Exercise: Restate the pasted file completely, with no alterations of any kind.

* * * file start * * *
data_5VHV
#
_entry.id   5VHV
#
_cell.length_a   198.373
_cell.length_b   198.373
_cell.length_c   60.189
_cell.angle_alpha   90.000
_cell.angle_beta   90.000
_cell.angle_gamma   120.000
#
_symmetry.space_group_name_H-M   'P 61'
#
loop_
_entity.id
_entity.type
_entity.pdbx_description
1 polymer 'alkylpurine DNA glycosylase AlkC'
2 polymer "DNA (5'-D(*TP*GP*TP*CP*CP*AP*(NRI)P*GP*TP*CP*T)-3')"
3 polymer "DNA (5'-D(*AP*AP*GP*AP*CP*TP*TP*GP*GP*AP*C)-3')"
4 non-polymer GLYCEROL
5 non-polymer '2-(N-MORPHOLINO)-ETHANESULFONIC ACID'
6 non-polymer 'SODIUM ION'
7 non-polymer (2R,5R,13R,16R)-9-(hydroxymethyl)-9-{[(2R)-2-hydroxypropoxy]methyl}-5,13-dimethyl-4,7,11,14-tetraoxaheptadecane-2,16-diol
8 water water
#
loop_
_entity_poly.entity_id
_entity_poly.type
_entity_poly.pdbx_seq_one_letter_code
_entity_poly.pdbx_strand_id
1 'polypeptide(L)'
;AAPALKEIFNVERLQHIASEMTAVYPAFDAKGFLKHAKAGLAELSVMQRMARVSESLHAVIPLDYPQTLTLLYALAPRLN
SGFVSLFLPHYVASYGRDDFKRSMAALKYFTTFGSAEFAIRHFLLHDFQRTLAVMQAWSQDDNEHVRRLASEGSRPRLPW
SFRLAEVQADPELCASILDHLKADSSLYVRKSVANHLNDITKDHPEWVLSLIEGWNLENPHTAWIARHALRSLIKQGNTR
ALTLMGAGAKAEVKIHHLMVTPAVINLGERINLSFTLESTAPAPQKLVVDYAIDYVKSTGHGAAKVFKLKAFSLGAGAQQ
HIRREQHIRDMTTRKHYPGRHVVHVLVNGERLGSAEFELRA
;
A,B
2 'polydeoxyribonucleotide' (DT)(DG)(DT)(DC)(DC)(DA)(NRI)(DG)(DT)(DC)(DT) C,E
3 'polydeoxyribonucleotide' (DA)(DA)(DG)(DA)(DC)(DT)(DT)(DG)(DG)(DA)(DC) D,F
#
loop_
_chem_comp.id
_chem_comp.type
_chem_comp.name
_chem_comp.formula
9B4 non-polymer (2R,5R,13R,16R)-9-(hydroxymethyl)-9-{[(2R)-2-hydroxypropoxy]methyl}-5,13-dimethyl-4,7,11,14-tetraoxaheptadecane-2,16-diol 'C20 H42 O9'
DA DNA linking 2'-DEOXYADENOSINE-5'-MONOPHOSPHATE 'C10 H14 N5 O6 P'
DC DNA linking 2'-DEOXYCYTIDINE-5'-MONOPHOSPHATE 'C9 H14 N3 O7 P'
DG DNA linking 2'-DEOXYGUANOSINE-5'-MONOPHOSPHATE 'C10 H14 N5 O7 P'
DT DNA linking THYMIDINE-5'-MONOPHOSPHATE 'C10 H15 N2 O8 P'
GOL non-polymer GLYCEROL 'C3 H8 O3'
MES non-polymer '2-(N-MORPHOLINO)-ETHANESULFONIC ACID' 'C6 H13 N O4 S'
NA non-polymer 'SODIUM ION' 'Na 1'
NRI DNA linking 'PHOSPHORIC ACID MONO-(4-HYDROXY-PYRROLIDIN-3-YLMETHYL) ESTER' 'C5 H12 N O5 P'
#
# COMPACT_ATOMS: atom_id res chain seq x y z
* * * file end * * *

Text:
data_5VHV
#
_entry.id   5VHV
#
_cell.length_a   198.373
_cell.length_b   198.373
_cell.length_c   60.189
_cell.angle_alpha   90.000
_cell.angle_beta   90.000
_cell.angle_gamma   120.000
#
_symmetry.space_group_name_H-M   'P 61'
#
loop_
_entity.id
_entity.type
_entity.pdbx_description
1 polymer 'alkylpurine DNA glycosylase AlkC'
2 polymer "DNA (5'-D(*TP*GP*TP*CP*CP*AP*(NRI)P*GP*TP*CP*T)-3')"
3 polymer "DNA (5'-D(*AP*AP*GP*AP*CP*TP*TP*GP*GP*AP*C)-3')"
4 non-polymer GLYCEROL
5 non-polymer '2-(N-MORPHOLINO)-ETHANESULFONIC ACID'
6 non-polymer 'SODIUM ION'
7 non-polymer (2R,5R,13R,16R)-9-(hydroxymethyl)-9-{[(2R)-2-hydroxypropoxy]methyl}-5,13-dimethyl-4,7,11,14-tetraoxaheptadecane-2,16-diol
8 water water
#
loop_
_entity_poly.entity_id
_entity_poly.type
_entity_poly.pdbx_seq_one_letter_code
_entity_poly.pdbx_strand_id
1 'polypeptide(L)'
;AAPALKEIFNVERLQHIASEMTAVYPAFDAKGFLKHAKAGLAELSVMQRMARVSESLHAVIPLDYPQTLTLLYALAPRLN
SGFVSLFLPHYVASYGRDDFKRSMAALKYFTTFGSAEFAIRHFLLHDFQRTLAVMQAWSQDDNEHVRRLASEGSRPRLPW
SFRLAEVQADPELCASILDHLKADSSLYVRKSVANHLNDITKDHPEWVLSLIEGWNLENPHTAWIARHALRSLIKQGNTR
ALTLMGAGAKAEVKIHHLMVTPAVINLGERINLSFTLESTAPAPQKLVVDYAIDYVKSTGHGAAKVFKLKAFSLGAGAQQ
HIRREQHIRDMTTRKHYPGRHVVHVLVNGERLGSAEFELRA
;
A,B
2 'polydeoxyribonucleotide' (DT)(DG)(DT)(DC)(DC)(DA)(NRI)(DG)(DT)(DC)(DT) C,E
3 'polydeoxyribonucleotide' (DA)(DA)(DG)(DA)(DC)(DT)(DT)(DG)(DG)(DA)(DC) D,F
#
loop_
_chem_comp.id
_chem_comp.type
_chem_comp.name
_chem_comp.formula
9B4 non-polymer (2R,5R,13R,16R)-9-(hydroxymethyl)-9-{[(2R)-2-hydroxypropoxy]methyl}-5,13-dimethyl-4,7,11,14-tetraoxaheptadecane-2,16-diol 'C20 H42 O9'
DA DNA linking 2'-DEOXYADENOSINE-5'-MONOPHOSPHATE 'C10 H14 N5 O6 P'
DC DNA linking 2'-DEOXYCYTIDINE-5'-MONOPHOSPHATE 'C9 H14 N3 O7 P'
DG DNA linking 2'-DEOXYGUANOSINE-5'-MONOPHOSPHATE 'C10 H14 N5 O7 P'
DT DNA linking THYMIDINE-5'-MONOPHOSPHATE 'C10 H15 N2 O8 P'
GOL non-polymer GLYCEROL 'C3 H8 O3'
MES non-polymer '2-(N-MORPHOLINO)-ETHANESULFONIC ACID' 'C6 H13 N O4 S'
NA non-polymer 'SODIUM ION' 'Na 1'
NRI DNA linking 'PHOSPHORIC ACID MONO-(4-HYDROXY-PYRROLIDIN-3-YLMETHYL) ESTER' 'C5 H12 N O5 P'
#
# COMPACT_ATOMS: atom_id res chain seq x y z